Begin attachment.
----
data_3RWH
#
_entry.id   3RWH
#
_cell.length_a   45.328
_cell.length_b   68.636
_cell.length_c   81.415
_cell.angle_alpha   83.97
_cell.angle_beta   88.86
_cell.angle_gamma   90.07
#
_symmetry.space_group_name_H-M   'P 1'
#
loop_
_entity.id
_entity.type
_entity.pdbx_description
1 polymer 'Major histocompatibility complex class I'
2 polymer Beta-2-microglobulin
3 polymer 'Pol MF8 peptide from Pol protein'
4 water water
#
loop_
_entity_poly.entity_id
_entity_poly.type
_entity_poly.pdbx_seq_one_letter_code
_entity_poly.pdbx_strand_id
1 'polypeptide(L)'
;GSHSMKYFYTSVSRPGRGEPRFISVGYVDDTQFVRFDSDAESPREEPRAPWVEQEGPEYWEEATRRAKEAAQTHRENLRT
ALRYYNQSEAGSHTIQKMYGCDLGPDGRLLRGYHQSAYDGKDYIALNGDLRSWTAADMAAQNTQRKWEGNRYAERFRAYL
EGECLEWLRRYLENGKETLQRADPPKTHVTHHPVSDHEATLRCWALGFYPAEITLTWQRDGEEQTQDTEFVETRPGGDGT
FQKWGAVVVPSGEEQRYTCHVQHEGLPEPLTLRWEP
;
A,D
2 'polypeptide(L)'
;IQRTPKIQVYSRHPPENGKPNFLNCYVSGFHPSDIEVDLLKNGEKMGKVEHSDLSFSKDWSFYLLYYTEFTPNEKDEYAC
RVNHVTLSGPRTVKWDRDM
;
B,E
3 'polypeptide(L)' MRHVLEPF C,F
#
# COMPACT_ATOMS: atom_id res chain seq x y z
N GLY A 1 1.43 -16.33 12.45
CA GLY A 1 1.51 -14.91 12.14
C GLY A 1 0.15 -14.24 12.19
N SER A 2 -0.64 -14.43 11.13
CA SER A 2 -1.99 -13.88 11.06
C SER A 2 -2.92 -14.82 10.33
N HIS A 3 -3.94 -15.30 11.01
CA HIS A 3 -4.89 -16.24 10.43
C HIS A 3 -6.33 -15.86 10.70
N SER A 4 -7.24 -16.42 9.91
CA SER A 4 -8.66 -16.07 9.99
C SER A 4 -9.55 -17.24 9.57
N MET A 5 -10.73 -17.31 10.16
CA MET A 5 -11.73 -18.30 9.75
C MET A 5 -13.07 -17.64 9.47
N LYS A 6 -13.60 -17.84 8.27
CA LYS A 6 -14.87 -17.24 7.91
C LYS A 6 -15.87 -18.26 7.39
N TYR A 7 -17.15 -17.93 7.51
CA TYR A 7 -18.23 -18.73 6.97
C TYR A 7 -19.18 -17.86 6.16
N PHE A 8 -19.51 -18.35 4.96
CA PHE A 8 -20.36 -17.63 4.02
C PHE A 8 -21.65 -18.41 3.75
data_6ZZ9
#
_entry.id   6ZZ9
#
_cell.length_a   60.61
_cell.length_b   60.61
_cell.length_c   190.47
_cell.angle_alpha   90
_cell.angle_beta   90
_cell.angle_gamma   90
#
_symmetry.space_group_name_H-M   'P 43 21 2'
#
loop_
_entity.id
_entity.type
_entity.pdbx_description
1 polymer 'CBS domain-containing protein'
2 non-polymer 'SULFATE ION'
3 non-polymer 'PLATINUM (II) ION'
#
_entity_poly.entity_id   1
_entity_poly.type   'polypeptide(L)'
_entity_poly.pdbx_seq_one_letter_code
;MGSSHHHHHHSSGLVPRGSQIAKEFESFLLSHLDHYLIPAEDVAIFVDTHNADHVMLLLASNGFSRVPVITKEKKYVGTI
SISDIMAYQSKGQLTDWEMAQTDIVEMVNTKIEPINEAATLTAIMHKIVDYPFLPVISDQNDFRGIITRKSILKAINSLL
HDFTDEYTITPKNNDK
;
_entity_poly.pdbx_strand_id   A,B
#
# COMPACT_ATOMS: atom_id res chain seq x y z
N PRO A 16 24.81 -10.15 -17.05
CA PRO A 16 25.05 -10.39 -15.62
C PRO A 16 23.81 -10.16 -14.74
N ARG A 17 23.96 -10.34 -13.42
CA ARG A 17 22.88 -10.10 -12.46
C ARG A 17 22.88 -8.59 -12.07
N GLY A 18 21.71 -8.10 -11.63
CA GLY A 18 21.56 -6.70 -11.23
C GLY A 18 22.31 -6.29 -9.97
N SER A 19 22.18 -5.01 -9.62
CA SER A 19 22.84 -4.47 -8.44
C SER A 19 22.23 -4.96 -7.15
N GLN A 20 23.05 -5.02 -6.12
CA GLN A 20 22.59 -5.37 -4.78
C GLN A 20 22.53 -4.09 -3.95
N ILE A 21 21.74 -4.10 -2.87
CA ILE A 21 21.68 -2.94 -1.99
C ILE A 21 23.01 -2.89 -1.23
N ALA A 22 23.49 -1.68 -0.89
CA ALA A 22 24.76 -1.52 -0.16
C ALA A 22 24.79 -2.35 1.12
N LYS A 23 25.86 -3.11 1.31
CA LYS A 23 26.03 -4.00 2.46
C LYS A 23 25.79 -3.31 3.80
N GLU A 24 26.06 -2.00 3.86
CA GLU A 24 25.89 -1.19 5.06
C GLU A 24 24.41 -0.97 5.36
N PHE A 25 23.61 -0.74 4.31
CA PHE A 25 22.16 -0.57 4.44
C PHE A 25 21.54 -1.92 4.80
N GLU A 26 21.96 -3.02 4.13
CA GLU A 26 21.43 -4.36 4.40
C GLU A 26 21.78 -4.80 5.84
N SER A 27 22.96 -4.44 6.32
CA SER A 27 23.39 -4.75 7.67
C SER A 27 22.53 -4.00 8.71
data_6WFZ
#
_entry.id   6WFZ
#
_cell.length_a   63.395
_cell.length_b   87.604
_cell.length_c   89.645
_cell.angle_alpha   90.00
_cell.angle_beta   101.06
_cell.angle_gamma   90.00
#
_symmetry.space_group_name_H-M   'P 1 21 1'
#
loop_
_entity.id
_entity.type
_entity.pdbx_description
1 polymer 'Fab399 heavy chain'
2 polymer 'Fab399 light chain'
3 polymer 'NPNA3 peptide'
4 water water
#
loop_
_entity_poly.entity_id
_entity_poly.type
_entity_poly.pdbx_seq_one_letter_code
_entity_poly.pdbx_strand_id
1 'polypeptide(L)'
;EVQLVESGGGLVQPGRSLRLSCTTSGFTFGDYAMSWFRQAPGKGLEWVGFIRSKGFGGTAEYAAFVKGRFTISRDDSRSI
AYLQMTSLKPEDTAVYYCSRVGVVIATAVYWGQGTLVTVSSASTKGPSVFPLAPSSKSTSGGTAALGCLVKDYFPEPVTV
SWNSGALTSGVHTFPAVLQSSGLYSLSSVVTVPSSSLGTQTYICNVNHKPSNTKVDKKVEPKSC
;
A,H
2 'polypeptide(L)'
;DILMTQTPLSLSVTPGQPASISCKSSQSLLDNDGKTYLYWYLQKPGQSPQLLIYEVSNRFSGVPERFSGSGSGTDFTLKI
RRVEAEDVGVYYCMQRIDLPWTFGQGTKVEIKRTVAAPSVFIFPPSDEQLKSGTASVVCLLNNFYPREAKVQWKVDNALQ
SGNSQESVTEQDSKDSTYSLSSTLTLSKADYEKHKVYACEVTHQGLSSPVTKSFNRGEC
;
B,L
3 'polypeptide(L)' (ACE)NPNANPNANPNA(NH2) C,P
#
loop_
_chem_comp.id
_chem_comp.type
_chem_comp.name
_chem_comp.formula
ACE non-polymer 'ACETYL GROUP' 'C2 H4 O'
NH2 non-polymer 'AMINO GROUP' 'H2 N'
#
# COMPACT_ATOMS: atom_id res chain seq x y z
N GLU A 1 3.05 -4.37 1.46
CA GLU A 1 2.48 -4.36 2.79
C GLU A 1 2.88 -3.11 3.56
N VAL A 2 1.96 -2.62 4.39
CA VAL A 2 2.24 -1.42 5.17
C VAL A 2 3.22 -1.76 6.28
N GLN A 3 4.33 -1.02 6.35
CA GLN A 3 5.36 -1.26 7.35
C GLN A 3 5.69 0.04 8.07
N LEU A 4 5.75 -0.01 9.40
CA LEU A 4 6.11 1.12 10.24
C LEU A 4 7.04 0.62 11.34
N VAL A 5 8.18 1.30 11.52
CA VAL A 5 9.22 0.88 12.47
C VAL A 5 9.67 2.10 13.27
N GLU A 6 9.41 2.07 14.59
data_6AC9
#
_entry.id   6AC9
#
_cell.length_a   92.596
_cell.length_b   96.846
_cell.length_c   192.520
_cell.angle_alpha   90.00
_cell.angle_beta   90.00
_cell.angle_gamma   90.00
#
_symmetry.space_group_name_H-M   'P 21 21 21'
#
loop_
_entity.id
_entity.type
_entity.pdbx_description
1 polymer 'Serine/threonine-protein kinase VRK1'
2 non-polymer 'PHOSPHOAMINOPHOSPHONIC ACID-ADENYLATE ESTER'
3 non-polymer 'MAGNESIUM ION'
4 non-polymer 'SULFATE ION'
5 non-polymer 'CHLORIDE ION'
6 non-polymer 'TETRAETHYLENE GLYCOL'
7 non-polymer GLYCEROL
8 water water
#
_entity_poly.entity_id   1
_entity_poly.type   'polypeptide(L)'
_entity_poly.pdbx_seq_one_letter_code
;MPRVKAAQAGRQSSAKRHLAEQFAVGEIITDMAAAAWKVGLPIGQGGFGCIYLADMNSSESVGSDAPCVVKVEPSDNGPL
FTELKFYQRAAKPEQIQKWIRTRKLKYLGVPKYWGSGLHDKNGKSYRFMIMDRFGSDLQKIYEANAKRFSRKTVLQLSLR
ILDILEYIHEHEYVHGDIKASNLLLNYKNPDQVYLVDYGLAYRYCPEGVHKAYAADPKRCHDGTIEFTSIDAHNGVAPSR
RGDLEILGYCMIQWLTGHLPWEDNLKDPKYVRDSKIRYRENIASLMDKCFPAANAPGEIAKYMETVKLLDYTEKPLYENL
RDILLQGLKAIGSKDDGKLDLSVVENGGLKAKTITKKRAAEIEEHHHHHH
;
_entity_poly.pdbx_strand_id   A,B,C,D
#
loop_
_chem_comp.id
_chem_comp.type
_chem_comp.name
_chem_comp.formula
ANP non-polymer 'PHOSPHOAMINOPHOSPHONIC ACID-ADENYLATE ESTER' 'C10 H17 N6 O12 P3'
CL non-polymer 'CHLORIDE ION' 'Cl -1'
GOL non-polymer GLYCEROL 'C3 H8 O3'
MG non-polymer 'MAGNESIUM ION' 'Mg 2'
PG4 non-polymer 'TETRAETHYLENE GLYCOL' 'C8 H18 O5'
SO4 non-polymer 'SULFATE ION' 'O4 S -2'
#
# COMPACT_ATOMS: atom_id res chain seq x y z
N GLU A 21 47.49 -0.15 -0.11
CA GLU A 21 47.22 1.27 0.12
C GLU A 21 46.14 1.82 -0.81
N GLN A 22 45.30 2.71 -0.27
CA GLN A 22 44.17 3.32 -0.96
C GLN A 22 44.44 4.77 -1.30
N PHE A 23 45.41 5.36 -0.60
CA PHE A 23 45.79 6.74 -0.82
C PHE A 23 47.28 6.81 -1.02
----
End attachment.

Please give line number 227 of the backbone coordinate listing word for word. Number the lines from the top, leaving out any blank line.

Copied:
_entity_poly.type   'polypeptide(L)'